Italy may not be the first country that comes to mind when you think of biotech, but the sun is rising in a new dawn for Italian biotechs that are taking their respective fields by storm.

Italy is home to a lot of things; food, fashion, Ferraris… but it is now quickly growing a biotech scene to rival other countries across Europe. The country is home to world-class research institutions that have been churning out research for years, for example, the University of Perugia and the San Raffaele Institute, Milan, which recently collaborated with GSK on a trial assessing a gene therapy treatment for ADA-SCID in children. 

But, a lot of research has not had the big impact researchers would have hoped for. This might be due to the unsuitability of research produced in Italy for the industry, or perhaps a lack of communication between groups, or Italy’s tech transfer infrastructure not providing adequate support. Thankfully, things are starting to change, and a number of successful biotechs are beginning to appear. Milan is one city, in particular, that is home to some of the country’s most exciting companies. 

Two big Italian biopharmas based in Milan started out from humble beginnings. Dompé as a shop in the city centre in 1853, and Zambon as a family business in 1906. They have both been working on exciting biotechnology in areas such as ophthalmology, cancer, pain and cystic fibrosis, setting a good example for the generation of Milan-based biotechs following in their footsteps.

Let’s take a look at some of the best biotechs in Milan!

MolMed has been around since 1996 so it’s somewhat of a veteran of the Milan biotech scene. It now has 187 employees working on the development of new gene and cell therapy products. The company’s lead candidate, Zalmoxis, uses donor-derived T lymphocytes to support patients who have undergone haploidentical hematopoietic stem cell transplantation. The treatment aids immune reconstitution, enhances transplant success from partially compatible donors and supports long-lasting anti-cancer effects.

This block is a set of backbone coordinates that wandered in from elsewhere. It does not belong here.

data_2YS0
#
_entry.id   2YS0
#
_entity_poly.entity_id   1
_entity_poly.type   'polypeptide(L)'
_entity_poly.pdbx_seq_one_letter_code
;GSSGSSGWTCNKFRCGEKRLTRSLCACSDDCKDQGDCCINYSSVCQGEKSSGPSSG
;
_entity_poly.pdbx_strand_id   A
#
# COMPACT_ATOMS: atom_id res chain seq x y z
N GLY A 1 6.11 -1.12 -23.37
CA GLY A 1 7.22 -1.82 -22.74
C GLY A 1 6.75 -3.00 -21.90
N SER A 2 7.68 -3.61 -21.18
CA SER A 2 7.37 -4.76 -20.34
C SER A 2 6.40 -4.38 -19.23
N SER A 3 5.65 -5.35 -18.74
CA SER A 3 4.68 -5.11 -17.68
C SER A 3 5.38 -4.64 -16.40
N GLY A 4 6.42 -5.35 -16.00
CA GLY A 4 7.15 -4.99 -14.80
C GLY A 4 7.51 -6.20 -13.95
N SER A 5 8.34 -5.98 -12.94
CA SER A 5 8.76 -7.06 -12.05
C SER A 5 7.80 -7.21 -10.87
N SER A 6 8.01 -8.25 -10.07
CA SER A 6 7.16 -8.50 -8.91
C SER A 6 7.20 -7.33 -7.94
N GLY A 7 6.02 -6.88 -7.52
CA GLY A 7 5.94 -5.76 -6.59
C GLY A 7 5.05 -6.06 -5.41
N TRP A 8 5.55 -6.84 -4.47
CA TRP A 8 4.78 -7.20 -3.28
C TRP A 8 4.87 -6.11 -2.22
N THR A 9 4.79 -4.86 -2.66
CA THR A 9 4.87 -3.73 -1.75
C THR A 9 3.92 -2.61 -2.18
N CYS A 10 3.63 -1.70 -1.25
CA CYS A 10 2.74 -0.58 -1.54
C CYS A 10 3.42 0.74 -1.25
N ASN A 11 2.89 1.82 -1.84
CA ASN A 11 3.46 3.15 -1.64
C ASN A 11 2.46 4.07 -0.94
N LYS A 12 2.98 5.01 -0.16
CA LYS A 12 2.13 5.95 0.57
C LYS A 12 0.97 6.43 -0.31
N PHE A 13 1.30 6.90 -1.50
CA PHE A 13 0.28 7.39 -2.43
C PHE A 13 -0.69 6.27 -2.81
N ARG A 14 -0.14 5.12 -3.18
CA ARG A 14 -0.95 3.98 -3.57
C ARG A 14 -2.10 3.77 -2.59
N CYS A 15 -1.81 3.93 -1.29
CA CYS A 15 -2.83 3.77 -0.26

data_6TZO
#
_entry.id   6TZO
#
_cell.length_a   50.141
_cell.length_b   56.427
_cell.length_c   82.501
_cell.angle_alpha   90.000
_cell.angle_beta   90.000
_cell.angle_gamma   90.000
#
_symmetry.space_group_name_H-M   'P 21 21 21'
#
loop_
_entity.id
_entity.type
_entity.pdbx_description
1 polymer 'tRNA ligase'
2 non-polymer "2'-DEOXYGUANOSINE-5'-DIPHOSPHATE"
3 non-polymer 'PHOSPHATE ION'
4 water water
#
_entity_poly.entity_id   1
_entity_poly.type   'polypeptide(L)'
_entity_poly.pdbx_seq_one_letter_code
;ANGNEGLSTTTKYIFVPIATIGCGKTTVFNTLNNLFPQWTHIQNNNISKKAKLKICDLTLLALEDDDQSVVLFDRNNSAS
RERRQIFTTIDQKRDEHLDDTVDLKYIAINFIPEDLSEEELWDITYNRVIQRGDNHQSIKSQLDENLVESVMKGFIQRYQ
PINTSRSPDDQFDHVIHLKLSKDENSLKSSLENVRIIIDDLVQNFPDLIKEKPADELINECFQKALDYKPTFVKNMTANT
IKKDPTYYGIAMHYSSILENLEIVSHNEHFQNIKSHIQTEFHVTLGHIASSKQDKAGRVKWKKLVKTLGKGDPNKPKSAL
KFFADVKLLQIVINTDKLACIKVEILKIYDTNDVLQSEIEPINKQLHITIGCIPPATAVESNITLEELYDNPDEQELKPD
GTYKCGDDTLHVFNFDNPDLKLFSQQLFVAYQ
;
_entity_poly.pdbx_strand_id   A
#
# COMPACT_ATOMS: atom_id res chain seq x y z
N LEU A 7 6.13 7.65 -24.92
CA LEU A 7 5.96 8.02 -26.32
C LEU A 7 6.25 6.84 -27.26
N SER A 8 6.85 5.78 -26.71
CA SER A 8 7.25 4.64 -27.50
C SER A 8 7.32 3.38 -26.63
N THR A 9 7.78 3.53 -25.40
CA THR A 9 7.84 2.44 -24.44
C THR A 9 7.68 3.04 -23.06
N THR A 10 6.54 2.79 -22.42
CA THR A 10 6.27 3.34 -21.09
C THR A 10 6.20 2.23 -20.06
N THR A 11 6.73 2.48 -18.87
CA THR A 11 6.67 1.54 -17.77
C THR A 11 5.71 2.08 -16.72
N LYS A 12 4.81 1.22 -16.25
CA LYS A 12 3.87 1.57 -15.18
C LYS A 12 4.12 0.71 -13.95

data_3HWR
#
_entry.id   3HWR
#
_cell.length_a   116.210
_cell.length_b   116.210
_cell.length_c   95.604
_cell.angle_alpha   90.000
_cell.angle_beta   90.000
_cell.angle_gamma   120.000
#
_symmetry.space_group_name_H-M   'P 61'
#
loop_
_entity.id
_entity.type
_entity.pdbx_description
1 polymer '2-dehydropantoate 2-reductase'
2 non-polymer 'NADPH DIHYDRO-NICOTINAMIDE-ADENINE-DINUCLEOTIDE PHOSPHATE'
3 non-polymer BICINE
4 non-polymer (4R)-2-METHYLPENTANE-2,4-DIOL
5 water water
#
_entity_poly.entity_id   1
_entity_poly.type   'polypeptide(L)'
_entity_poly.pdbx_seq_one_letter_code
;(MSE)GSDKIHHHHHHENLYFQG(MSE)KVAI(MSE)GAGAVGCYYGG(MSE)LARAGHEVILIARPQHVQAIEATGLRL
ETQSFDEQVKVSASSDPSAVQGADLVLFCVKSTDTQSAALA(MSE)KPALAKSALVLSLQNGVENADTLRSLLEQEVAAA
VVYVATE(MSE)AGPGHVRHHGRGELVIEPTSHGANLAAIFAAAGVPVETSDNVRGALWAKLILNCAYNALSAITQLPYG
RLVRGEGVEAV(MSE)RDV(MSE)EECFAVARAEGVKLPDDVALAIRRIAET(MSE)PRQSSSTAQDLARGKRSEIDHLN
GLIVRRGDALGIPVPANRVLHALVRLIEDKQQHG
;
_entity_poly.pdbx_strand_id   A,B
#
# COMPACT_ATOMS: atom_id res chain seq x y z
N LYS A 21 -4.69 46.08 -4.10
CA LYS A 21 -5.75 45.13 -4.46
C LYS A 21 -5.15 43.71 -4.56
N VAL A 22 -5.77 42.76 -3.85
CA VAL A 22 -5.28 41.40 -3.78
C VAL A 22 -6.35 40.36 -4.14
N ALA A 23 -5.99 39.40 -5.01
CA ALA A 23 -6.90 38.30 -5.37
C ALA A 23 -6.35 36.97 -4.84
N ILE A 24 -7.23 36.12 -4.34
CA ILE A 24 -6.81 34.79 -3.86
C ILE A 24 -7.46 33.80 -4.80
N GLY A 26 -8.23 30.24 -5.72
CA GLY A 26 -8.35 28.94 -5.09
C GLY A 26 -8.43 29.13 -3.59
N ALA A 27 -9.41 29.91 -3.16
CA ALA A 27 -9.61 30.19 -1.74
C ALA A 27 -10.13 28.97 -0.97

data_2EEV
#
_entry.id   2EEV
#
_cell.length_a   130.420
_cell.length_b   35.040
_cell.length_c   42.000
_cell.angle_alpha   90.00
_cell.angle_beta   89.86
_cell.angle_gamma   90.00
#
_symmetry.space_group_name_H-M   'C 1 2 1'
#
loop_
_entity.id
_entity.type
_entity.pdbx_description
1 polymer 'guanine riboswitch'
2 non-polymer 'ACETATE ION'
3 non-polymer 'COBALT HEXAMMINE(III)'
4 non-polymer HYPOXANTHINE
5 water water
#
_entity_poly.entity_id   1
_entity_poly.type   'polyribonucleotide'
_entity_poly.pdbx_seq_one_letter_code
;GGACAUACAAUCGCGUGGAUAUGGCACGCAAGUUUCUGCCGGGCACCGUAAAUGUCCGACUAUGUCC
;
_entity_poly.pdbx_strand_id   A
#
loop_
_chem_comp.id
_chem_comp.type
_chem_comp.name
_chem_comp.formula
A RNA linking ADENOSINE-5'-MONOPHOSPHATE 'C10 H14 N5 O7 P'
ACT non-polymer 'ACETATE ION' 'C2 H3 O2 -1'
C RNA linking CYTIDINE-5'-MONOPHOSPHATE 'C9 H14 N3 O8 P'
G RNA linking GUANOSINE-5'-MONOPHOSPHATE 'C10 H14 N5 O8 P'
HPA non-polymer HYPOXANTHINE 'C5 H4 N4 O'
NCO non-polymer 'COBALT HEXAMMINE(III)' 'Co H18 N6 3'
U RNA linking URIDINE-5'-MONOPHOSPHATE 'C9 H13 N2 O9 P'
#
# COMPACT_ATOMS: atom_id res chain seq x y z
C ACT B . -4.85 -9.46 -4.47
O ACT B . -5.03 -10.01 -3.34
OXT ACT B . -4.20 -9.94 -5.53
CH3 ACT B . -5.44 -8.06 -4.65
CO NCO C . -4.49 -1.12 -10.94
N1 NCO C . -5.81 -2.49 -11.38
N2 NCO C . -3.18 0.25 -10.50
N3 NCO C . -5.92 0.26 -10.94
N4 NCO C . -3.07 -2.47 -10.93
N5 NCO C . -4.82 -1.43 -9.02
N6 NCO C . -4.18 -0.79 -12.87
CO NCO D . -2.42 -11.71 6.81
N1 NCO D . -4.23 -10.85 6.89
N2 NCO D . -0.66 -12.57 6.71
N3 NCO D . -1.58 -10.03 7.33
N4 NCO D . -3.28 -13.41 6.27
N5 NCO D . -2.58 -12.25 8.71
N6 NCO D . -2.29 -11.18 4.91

But, T cells can cause Graft-versus-Host Disease (GvHD). Zalmoxis expresses HSV-TK Mut2, an inducible suicide gene that makes it susceptible to the antiviral drugs, ganciclovir and valganciclovir. If a patient develops GvHD, these drugs can be taken to kill the T cells, preventing further development of the disease.

An ongoing Phase III study is investigating Zalmoxis, and thanks to positive early results and the huge unmet need for safer transplants, it has already got the nod from the EMA for market approval. With the struggles we have to find matches, especially for those with rare blood types, this technology could overcome a major clinical issue. MolMed has additional products in its pipeline, for example, CAR-CD44v6, an immuno-gene therapy that could be effective for many haematological malignancies and solid tumors.

Sometimes we should remember just how intricate and brilliant the cells of our own body are. EryDel has followed Erytech’s lead, by using a particular characteristic of red blood cells to deliver therapeutics to where they’re needed. Red blood cells are taken from the patient and are exposed to hypotonic conditions to open pores. A therapeutic agent, whether it be a small molecule, peptide, or nucleic acid can then diffuse into and become encapsulated inside the cells. The cells containing the therapeutic agent are now ready for use.

EryDel’s technique to fill red blood cells with a therapeutic agent.